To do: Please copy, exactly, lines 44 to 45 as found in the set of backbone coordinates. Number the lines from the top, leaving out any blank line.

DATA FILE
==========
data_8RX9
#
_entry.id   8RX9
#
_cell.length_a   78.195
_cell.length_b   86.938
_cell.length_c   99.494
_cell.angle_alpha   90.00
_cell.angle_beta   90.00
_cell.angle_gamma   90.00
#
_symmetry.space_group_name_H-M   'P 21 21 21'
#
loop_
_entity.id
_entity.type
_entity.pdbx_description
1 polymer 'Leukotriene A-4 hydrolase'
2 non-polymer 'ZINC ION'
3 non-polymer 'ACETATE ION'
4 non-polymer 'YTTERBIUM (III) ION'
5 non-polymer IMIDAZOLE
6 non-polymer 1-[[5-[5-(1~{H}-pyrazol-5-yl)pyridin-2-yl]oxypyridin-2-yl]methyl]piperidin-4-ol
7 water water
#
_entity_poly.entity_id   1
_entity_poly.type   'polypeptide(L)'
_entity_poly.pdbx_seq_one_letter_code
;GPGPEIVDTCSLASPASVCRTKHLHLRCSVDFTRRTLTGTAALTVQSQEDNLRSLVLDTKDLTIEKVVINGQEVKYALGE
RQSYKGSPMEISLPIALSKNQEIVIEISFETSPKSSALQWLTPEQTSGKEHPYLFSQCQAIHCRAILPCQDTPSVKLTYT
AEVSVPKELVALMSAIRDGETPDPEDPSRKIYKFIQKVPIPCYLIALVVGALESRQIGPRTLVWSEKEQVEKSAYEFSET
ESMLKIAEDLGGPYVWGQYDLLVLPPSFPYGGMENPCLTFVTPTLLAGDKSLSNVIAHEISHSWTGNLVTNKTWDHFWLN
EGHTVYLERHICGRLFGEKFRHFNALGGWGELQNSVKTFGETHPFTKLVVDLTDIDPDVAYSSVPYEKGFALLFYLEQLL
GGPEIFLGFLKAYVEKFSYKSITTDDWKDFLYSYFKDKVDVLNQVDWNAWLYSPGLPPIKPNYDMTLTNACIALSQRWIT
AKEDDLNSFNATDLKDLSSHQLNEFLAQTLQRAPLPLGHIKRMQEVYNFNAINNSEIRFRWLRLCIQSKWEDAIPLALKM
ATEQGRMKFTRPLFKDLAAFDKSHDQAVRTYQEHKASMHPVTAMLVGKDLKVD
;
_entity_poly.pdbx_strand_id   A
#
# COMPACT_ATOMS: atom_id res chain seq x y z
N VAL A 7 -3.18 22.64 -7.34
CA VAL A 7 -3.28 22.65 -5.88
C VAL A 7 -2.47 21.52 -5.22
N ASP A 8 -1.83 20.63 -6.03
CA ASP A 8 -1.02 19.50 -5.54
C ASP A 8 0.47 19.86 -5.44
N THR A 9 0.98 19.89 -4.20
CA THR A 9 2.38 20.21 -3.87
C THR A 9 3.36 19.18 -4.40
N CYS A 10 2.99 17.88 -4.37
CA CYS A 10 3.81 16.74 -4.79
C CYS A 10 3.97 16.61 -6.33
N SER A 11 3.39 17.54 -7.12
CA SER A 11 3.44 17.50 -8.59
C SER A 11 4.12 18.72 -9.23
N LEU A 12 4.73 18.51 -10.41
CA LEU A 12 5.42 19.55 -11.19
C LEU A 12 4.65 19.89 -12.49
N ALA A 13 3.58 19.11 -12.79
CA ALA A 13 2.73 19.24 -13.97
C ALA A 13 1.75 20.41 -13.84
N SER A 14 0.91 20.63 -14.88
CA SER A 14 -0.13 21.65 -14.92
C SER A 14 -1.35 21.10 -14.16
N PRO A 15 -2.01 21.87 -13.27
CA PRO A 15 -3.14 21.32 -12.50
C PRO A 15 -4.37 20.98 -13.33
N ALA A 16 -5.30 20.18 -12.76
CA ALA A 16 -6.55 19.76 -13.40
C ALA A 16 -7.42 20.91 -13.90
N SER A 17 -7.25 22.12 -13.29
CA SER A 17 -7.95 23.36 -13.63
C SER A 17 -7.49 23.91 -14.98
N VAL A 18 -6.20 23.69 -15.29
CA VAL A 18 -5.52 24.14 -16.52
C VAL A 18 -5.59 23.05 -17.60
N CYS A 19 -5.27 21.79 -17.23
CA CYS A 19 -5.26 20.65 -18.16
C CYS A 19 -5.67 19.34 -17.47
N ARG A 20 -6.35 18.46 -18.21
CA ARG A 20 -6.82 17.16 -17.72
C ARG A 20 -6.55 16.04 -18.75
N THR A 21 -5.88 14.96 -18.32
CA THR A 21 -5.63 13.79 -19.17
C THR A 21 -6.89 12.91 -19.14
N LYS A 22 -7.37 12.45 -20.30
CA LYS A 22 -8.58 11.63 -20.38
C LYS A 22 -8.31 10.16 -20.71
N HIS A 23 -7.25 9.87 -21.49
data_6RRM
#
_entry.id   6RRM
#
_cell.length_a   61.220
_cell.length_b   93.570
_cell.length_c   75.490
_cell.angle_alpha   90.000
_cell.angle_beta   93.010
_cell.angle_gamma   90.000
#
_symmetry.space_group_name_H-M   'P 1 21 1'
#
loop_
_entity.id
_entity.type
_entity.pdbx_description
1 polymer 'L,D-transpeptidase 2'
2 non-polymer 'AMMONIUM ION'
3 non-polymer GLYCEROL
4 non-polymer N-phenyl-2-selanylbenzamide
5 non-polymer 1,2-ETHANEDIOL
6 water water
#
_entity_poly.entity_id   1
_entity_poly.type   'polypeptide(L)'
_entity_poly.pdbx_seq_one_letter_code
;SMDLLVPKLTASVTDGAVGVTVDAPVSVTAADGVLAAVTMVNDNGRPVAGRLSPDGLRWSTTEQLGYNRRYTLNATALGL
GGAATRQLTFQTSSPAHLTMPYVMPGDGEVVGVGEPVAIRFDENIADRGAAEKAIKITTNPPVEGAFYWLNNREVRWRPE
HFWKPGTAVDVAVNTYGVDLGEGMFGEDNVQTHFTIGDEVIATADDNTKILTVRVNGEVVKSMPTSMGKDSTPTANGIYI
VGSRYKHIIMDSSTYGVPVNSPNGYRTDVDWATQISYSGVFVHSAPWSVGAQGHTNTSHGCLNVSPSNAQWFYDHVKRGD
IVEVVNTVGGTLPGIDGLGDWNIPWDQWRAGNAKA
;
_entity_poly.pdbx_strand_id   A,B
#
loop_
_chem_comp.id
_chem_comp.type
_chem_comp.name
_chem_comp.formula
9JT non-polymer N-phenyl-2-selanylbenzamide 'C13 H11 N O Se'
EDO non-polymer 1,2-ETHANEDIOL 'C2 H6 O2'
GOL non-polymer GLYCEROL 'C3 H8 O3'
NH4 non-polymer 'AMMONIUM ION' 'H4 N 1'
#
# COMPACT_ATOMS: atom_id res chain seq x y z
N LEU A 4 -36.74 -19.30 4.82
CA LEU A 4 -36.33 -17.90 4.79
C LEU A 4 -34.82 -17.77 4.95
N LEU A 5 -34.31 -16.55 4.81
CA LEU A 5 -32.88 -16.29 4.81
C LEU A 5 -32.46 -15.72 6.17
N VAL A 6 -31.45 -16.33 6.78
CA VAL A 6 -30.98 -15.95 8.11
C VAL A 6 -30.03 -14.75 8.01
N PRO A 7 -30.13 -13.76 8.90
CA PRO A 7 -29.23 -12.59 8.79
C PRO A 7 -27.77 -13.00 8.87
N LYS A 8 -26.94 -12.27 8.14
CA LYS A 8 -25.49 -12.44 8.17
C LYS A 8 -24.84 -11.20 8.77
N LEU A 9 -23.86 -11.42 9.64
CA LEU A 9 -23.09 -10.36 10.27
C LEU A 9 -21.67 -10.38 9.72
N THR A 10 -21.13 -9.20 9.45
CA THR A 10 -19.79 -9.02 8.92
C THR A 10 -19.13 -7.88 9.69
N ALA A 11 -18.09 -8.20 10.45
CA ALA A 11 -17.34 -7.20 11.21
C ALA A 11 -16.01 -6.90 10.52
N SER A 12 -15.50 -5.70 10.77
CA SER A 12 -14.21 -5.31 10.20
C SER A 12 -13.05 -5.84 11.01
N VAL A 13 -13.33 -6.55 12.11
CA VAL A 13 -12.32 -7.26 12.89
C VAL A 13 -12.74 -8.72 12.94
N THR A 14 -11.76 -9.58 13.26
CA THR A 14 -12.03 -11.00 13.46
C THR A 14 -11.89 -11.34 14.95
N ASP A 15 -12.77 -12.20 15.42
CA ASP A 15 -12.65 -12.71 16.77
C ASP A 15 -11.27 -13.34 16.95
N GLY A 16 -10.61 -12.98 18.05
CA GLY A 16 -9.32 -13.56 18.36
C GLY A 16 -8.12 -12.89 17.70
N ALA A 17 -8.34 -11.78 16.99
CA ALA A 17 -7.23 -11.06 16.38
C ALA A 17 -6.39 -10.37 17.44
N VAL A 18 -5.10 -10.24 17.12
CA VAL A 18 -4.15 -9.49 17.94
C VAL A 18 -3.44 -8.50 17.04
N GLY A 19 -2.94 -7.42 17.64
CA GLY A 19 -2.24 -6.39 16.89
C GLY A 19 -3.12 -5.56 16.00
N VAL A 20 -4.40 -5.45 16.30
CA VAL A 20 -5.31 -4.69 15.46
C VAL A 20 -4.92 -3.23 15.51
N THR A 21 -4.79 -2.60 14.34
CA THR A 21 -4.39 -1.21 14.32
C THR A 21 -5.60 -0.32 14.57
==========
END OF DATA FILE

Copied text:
N ASP A 8 -1.83 20.63 -6.03
CA ASP A 8 -1.02 19.50 -5.54